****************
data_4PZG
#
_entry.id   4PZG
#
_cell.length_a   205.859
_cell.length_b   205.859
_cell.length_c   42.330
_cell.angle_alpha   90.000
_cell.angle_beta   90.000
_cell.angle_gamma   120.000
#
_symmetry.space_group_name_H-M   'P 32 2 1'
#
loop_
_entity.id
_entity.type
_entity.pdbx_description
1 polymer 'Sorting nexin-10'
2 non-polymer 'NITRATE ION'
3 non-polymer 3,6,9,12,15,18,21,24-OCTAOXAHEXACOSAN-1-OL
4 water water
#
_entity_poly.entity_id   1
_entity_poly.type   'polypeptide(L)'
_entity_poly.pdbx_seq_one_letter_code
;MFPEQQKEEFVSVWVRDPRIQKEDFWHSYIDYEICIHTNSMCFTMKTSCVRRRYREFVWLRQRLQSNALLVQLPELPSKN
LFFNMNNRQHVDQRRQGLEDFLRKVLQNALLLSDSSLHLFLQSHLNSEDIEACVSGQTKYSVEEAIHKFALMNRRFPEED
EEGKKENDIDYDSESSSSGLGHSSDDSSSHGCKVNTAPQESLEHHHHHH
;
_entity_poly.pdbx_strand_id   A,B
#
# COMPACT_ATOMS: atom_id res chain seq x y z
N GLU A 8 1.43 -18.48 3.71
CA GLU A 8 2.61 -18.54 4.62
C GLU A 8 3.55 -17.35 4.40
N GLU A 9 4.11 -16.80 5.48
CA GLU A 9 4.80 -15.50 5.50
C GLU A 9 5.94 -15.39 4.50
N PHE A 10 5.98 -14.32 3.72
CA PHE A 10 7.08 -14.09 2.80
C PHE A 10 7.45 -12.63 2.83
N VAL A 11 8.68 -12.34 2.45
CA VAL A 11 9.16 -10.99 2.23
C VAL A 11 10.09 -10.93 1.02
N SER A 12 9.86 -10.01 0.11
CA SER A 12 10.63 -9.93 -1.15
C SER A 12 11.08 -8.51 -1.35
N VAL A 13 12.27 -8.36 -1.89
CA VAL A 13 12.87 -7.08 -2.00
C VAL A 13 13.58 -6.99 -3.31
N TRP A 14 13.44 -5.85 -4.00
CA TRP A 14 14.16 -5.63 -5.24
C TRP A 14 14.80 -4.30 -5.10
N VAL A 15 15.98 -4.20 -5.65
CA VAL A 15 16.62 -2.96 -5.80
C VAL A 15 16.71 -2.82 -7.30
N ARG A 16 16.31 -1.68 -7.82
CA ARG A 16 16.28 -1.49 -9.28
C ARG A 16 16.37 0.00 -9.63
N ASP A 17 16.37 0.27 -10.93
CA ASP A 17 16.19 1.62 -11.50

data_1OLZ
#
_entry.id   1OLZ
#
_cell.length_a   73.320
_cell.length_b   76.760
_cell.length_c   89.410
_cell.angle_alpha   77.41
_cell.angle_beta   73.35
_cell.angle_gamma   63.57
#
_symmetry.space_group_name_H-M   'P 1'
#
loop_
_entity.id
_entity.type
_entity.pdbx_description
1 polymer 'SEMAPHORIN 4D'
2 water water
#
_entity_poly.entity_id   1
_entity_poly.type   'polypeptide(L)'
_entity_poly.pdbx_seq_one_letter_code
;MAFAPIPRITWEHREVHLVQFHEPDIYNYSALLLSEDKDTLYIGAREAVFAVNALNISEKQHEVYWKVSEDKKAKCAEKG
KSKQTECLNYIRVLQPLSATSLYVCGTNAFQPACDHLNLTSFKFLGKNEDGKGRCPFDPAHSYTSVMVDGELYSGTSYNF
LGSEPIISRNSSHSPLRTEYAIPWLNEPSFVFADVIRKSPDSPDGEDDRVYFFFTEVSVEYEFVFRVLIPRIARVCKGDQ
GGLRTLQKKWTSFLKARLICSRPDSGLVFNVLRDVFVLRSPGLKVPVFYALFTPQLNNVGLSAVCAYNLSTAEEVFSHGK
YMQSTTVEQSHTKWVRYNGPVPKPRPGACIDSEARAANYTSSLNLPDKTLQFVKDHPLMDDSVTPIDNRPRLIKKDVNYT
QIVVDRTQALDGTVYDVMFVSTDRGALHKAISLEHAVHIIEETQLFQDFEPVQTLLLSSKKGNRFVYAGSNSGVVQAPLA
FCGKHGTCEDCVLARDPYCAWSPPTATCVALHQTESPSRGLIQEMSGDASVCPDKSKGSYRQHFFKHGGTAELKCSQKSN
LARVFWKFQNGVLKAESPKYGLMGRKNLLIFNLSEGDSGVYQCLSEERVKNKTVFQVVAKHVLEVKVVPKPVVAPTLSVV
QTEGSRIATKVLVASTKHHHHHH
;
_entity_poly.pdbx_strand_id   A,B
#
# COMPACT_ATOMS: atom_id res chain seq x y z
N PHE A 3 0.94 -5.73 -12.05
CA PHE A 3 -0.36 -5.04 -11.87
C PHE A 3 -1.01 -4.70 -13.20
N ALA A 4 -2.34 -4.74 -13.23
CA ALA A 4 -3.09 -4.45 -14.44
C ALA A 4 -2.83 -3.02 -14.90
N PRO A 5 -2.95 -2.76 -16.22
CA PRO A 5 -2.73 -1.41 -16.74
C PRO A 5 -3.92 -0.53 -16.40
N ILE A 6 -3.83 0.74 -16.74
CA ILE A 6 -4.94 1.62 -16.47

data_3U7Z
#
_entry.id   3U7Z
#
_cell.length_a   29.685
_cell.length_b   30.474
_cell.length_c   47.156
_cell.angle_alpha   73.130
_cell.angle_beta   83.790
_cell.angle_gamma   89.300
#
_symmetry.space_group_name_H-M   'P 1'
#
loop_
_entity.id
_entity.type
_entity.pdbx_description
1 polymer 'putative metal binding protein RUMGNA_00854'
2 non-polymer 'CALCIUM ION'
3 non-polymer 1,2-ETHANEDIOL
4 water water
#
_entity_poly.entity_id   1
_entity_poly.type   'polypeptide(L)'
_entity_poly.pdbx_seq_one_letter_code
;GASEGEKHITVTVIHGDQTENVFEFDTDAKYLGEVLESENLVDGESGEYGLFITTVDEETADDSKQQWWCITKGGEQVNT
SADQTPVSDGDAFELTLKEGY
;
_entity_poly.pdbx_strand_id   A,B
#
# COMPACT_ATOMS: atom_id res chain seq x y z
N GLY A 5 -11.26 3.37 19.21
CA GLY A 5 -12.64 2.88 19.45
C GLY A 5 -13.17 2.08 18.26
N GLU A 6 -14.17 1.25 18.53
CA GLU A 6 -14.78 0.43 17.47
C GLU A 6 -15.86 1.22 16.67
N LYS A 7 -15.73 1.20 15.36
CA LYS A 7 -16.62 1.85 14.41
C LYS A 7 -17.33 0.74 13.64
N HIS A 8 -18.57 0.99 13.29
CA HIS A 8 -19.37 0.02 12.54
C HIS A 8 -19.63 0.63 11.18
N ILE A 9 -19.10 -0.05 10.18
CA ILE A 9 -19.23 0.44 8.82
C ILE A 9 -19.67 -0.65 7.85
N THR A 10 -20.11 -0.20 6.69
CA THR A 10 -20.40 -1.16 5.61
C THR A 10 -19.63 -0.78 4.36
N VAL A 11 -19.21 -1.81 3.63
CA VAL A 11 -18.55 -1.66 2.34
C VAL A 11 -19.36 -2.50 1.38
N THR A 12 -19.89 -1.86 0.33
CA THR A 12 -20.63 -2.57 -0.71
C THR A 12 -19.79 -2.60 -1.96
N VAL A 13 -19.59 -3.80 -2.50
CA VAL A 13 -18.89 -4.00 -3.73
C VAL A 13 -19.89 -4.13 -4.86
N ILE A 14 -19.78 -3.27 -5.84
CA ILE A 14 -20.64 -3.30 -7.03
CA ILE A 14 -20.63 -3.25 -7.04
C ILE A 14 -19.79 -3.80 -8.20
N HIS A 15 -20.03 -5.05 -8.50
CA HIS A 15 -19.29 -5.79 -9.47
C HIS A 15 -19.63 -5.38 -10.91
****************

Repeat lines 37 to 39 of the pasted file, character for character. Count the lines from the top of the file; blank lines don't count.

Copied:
CA GLU A 9 4.80 -15.50 5.50
C GLU A 9 5.94 -15.39 4.50
N PHE A 10 5.98 -14.32 3.72